Low, flat-roofed souvenir shops littered the sides of 98 like so many smudged white cartons. In one of those shops, amidst the garishly dyed coral and the shrink-wrapped tupperware containers filled with cowries, conches, and clamshells, I had noticed a small plastic cage on the top shelf lined with small pebbles. In the corner of the cage, a strange creature with the body of a whelk and the legs of a spider kept watch.
“We can catch hermit crabs ourselves.”
I expressed some doubt at my father’s words. Half the panhandle was already razed of palm trees and replaced with concrete and expensive hotels. Where, in these posh surroundings, would we find such a homely creature?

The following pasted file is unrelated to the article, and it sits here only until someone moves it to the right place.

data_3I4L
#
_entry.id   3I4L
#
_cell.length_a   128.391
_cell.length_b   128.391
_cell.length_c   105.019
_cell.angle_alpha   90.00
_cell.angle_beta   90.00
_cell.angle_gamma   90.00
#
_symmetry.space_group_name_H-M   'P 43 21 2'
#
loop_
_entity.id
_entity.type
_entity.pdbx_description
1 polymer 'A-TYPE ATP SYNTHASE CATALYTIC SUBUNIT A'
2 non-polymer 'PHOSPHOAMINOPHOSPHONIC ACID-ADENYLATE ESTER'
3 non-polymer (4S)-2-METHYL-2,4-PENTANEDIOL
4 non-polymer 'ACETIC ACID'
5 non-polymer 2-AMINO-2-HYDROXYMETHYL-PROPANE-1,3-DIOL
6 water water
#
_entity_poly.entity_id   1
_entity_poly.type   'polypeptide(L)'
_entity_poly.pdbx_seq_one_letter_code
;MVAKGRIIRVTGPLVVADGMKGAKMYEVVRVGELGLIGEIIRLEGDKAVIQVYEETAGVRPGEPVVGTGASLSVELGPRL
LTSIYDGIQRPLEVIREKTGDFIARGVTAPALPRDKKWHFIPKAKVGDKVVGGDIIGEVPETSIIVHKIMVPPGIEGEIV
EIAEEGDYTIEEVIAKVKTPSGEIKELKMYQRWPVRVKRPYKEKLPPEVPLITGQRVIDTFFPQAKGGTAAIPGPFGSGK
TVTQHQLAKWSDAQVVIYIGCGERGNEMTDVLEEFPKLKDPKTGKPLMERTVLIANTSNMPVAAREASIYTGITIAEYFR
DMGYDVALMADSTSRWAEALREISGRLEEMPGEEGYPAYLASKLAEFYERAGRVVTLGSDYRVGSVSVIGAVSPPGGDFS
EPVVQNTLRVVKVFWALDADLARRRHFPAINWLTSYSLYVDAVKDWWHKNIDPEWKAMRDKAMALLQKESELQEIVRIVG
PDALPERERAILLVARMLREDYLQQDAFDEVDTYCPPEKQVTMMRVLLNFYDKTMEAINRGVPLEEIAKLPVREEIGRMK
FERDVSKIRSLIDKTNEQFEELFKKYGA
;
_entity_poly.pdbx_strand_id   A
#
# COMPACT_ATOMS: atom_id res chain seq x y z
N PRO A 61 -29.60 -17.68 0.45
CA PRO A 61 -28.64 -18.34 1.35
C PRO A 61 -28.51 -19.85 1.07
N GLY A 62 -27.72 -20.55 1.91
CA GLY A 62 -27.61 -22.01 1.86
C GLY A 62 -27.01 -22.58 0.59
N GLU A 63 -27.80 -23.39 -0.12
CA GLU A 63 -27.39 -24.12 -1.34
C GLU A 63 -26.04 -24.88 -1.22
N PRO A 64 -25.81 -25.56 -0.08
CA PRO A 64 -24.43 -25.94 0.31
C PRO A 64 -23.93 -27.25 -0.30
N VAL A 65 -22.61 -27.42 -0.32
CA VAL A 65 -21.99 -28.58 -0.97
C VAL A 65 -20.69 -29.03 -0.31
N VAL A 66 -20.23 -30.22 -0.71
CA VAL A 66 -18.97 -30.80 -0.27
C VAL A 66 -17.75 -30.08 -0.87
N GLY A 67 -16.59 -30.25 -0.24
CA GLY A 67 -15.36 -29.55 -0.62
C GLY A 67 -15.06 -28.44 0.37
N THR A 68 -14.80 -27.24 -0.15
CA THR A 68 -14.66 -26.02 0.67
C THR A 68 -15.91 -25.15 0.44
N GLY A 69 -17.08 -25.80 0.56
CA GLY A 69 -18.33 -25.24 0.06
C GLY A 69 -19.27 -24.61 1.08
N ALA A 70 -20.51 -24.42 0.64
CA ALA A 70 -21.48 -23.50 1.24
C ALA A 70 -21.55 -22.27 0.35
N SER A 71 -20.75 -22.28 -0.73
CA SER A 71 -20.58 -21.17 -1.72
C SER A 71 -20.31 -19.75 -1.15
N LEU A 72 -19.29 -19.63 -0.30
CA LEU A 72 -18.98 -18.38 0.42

We stopped at the empty shoreline, where the 98 turned into a bridge. The beach here was less sandy, and where the water lapped at the land, the ground turned into small gray stones. It smelled of brine and car exhaust drifting down from the bridge. The sun was overly bright but failed to penetrate the pea-soup water.
I squinted, seeing nothing, not even my reflection. My father had waded in ankle-deep and reached into the water. He pulled out a turban shell, stained green from algae, and dropped it into a plastic container. I examined the shell, seemingly empty except for the frightened hermit crab that had retreated so far into its home that only the tips of its legs in the outer chamber were visible.